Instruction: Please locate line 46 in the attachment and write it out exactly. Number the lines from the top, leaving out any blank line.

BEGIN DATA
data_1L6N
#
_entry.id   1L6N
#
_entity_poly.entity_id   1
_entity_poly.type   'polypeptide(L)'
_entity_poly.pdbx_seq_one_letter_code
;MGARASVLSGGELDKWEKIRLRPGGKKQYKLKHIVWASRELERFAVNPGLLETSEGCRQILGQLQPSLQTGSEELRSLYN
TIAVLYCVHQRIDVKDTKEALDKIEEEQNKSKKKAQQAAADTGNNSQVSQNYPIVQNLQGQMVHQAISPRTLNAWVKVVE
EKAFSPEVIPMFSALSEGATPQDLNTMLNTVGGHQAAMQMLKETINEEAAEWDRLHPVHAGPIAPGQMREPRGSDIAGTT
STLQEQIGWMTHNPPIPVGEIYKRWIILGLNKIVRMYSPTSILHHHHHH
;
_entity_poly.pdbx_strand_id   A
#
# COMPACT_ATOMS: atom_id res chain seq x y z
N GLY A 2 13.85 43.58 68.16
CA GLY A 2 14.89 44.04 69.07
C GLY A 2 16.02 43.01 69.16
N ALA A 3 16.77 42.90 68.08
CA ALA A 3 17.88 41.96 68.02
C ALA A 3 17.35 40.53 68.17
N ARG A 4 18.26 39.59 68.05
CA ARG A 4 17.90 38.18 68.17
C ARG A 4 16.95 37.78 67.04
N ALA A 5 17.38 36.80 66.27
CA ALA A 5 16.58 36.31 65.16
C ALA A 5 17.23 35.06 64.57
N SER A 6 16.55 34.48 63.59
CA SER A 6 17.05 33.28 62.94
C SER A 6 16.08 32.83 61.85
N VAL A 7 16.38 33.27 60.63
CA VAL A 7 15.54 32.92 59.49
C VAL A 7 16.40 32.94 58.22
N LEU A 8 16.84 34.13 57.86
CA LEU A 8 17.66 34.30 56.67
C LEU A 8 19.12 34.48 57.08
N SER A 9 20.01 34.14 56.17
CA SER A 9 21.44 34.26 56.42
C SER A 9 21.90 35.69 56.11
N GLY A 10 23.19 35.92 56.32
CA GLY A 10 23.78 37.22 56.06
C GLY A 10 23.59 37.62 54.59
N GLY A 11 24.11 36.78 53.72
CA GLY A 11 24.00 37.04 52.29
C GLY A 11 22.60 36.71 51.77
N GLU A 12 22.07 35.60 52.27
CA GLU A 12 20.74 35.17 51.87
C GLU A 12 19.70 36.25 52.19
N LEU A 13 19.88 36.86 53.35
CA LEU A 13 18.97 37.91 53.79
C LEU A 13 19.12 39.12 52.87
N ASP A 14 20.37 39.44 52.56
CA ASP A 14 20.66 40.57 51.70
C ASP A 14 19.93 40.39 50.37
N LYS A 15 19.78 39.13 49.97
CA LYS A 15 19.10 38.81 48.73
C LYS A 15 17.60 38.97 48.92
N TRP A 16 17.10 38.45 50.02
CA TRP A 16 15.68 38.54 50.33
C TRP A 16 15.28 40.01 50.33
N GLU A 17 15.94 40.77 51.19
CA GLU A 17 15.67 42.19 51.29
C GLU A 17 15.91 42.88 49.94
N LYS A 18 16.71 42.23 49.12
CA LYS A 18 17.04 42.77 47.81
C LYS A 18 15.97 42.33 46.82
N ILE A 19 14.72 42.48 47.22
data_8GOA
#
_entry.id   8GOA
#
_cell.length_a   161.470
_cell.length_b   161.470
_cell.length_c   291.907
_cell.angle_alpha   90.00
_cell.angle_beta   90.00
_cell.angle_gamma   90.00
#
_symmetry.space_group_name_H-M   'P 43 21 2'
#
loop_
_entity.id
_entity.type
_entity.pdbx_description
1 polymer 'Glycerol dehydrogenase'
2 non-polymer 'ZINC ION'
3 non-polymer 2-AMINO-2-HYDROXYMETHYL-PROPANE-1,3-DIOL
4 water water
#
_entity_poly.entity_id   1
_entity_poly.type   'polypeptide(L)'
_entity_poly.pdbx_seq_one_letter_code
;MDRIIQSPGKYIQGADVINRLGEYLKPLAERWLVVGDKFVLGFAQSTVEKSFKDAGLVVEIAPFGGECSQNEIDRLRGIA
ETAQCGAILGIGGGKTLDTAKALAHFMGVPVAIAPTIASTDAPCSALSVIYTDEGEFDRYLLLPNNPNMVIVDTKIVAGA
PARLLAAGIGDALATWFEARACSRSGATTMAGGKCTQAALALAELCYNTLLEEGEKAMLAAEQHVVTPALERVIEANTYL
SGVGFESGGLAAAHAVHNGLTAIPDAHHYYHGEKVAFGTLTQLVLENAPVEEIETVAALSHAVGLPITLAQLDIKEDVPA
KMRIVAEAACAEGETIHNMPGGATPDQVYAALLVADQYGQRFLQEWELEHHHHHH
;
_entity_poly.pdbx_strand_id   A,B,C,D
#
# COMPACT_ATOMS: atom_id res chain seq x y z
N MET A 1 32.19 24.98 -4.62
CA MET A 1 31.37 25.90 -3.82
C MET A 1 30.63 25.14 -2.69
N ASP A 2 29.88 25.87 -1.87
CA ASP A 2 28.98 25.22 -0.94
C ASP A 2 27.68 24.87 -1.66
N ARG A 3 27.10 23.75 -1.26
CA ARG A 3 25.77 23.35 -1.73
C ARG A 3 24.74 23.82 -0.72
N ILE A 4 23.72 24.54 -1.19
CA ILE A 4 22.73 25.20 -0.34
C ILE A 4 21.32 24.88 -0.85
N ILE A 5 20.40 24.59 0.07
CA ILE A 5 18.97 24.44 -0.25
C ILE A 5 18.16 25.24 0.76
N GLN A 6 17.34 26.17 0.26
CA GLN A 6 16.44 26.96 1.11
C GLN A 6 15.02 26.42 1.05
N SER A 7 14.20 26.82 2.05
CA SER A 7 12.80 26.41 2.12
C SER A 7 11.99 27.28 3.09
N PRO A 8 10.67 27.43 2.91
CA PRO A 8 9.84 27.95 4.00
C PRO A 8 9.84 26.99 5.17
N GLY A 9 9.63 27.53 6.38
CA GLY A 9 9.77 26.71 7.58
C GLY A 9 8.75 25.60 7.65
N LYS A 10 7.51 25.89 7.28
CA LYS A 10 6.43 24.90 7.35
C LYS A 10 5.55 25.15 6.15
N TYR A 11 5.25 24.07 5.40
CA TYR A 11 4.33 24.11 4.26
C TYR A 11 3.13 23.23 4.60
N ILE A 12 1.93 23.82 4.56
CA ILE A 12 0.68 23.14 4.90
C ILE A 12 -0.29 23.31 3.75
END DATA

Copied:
N GLU A 12 22.07 35.60 52.27